Last Monday was an #emojinal day for everyone. House of Fraser interrupted its scheduled programming to vomit the entire emoji lexicon on Twitter, apparently as a premature Valentine’s Day celebration. The campaign came out of nowhere and had the Twittersphere up in arms.
But before I even had time to post my ‘U OK hun?’ reaction, the circus had packed up and left town. After just 12 hours and 32 minutes, the department store was back to pushing luxury beauty gifts.
If you haven’t seen it, House of Fraser’s Twitter feed went from this:
...then back to this:
House of Fraser definitely succeeded in getting its name out there, with Twitter mentions up roughly 2600 per cent compared with January’s daily average. It’s a bold move for a heritage brand to leave people convinced that its feed has been hacked – or that the community manager appeared three sheets to the wind, à la JCPenney.
It’s clear that House of Fraser’s intention was to draw in a younger audience, but there are some things the social media team may not have considered. Here are a few questions I would have piped up with, had I been in that fateful ‘emojinal’ brainstorm...
Who are we talking to?
Why did House of Fraser even decide to go down the emoji route? Because ‘a study by Bangor University found 29 per cent of people with smartphones use them in half of their messaging.’ Is this 29 per cent the slice House of Fraser should be targeting?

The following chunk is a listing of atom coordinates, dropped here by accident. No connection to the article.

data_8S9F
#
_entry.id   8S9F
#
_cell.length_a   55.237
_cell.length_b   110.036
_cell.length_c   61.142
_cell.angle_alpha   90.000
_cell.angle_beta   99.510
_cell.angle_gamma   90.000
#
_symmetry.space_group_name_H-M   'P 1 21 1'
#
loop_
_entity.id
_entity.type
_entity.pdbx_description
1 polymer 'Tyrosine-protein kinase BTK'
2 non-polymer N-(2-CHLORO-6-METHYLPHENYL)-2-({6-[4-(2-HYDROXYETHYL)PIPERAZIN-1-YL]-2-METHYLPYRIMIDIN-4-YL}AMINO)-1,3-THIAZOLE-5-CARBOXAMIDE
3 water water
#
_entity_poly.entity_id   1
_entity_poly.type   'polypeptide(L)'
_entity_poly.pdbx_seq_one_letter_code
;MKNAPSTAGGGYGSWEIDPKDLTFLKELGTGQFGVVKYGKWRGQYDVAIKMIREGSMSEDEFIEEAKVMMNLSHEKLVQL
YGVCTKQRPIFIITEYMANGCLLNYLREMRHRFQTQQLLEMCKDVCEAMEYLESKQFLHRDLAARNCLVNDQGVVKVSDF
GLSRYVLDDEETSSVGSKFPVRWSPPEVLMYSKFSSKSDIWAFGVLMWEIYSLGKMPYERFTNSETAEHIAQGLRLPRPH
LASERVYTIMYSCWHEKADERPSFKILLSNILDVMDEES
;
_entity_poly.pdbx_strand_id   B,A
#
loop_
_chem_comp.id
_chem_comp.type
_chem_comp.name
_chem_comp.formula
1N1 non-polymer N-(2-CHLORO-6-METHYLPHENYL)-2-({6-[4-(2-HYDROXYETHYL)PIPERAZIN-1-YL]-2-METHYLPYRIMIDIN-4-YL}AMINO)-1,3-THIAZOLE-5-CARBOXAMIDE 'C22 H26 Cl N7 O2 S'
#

Attracting younger shoppers is obviously important, but there are ways for a brand to talk to a new audience without alienating their existing one. The key is to channel the tortoise – slow and steady. Bring in new content features or adjust the tone of voice ever so gently, to avoid an, ‘Oh god, Mum’s just discovered emoji’ situation.
What’s the social insight?
If House of Fraser had a checklist of ‘young’ things to say and talk about, it ticked off the lot on Monday. Netflix and Chill, Harry Styles, every single emoji… they were all there. The issue was that House of Fraser jumped on all the trends, from Transfer Deadline Day to Gigi Hadid’s night out. And it did so without any real meaning.
If the brand had looked into what makes its target audience tick, it could have talked about specific trends with authority and relevance. Here’s where a brand like Asos comes into its own. The clothing retailer knows exactly how its audience shops and talks, from pay-day binges to Monday morning struggles, so it always says the right thing.
As Asos knows, we’ve been speaking ‘emoji’ for more than two years now. This new language exists on top of English (or Spanish, or Japanese), rather than instead of it. It’s just one part of the way young people speak. Shoving those little cartoons down the cool kids’ throats without good reason is only going to elicit a puke face and thumbs down.
Are we taking this seriously?
Right, so… we’re really doing this? We’re getting emojinal? In front of the whole world? OK, then let’s really go for it. If you plan a campaign, you have to commit to it and sell it in, otherwise it does look like you’ve been hacked. You can’t go back on yourself, even if you use a cute bear to do it.
If I had to implement this campaign, I’d leave the big reveal ‘til Valentine’s Day, not two weeks before. Is a young audience really going to be thinking about this holiday, created by Hallmark, on 1 February? No. They’re thinking about how Monday morning is the worst.
What’s next for House of Fraser? I’d like to say that the brand is done being so emojinal. But if I had to hazard a guess, I’d say that somewhere on the House of Fraser cutting room floor, lies a monkey emoji. It flickers with the faintest signs of life, ready for a Valentine’s Day resuscitation.
Charlotte Miller is a writer at We Are Social